Quality Management Quality and risk are closely related. Quality is about the probability that products will meet expectations. Risk is about the probability of a defective product.  

The Common Thread

For all their differences, these business disciplines share many risk-related concepts and assumptions. A common thread running through their risk management processes relates to the use of mathematical concepts, which have been refined over many decades. For all of them, math based on probabilities is central to managing risk. Other common ground includes: 

  • Managing risk is needed to enable taking risk — som​etimes huge risk — to achieve objectives.
  • Risk resides in a dynamic world of change, complexity, and fatigue. These are the three catalysts of risk. 
  • Each process requires an appreciation of systems, interconnectedness, and the need to understand deep root causes and process interactions. 
  • Asking "what if?" with scenario analysis is the heart of managing risk.
  • Decisions seek to optimize risk and return.
  • The roots of risk management are millennia old.

In short, appropriate risk mathematical and management methods matter. Internal auditors, while rotating their focus from one part of the organization to another, can observe and learn from each role's math and methods.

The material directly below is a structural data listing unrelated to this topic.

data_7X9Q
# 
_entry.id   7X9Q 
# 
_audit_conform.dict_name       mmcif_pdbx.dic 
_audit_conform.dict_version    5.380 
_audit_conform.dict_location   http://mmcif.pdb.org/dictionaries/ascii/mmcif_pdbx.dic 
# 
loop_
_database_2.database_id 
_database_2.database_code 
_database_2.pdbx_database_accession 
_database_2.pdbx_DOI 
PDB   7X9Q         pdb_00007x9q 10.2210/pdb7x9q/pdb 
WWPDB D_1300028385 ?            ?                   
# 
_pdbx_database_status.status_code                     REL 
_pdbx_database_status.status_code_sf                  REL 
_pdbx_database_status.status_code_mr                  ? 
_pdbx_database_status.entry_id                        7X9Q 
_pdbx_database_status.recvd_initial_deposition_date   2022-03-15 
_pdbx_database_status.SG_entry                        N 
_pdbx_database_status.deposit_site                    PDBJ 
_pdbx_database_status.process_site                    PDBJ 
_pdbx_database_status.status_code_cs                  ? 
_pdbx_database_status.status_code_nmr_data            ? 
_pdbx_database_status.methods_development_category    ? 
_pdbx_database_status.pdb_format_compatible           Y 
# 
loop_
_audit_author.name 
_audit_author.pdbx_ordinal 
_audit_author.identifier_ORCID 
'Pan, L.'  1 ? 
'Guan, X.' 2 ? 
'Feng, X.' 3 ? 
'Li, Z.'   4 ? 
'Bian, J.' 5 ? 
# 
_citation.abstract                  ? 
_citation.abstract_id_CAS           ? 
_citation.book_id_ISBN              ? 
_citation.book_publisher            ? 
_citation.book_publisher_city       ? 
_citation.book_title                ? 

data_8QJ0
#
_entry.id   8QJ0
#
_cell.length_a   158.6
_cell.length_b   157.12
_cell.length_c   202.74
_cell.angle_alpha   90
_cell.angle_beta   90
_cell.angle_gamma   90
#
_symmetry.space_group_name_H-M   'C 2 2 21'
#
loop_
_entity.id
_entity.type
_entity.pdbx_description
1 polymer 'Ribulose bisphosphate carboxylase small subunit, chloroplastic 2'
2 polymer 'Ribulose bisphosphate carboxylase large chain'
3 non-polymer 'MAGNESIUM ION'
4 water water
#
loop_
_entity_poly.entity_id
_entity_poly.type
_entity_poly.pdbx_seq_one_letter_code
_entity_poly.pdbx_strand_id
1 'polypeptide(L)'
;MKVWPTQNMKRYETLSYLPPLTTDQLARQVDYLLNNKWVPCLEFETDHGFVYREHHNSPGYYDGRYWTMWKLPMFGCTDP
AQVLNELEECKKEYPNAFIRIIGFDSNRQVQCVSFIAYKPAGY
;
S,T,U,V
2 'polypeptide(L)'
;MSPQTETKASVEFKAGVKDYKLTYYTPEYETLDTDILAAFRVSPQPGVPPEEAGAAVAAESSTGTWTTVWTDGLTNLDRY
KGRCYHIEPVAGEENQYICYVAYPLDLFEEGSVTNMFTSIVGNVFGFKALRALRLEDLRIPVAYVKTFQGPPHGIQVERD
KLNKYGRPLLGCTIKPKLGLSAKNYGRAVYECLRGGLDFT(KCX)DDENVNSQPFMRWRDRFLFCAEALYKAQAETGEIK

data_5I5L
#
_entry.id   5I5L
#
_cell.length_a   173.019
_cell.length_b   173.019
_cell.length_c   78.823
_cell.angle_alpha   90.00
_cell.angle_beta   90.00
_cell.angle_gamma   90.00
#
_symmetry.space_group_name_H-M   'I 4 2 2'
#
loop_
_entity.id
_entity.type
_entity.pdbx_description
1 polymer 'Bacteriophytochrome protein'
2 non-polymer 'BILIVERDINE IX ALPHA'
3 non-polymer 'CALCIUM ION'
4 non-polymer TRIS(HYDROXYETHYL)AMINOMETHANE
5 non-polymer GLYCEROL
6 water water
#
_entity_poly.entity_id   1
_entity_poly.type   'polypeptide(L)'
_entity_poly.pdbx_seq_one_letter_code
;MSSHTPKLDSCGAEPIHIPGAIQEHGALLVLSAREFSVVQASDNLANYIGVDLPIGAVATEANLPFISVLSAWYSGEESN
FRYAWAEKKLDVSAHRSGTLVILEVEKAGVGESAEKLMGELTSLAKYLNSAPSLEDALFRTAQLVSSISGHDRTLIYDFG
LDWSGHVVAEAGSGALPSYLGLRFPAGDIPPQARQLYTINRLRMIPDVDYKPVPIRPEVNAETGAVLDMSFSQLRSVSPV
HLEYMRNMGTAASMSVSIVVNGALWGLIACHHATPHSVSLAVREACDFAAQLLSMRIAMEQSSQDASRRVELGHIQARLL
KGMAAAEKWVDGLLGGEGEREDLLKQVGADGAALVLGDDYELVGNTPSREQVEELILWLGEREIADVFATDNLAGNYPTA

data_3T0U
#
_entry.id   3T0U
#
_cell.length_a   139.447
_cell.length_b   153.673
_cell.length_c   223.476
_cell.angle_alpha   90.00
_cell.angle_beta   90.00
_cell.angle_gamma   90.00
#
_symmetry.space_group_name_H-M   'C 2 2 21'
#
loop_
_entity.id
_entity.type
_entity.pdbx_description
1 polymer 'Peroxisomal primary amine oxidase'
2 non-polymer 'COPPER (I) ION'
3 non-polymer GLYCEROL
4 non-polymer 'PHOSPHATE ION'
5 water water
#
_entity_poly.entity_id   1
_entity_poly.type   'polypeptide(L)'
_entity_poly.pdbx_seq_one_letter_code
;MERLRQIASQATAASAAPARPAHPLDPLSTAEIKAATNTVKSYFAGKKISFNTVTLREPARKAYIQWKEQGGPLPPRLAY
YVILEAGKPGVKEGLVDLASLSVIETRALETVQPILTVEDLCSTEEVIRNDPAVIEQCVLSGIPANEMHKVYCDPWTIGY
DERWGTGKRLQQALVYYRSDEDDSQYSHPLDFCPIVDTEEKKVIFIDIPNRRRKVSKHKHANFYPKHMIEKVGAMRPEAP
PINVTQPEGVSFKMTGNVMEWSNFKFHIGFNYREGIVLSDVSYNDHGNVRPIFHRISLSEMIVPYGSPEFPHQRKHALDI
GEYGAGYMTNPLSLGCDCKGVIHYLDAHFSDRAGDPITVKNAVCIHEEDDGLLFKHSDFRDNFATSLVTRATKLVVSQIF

Cross-pollinating Risk 

By learning from the risk methods in each business area, internal auditors can help cross-pollinate risk methods across the organization. Opportunities to cross-pollinate include bridging strategy and finance through the options modeling approach, smoothing the flow of risk math from all business areas into the risk calculation used inside options models or NPV, streaming together the quality improvement and sales risk analyses to make it more likely that quality will be free of cost, and encouraging teams to come together in scenario analysis workshops to more easily achieve shared business objectives. Each bridge built could become financial value created and personal trust earned.

Brian Barnier
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About the Author



Brian BarnierBrian Barnier<p>​Brian Barnier, principal of ValueBridge Advisors in Norwalk, Conn., has served on nonprofit and private company boards, is an Open Compliance and Ethics Group Fellow, and is the author of The Operational Risk Handbook (Harriman House).</p>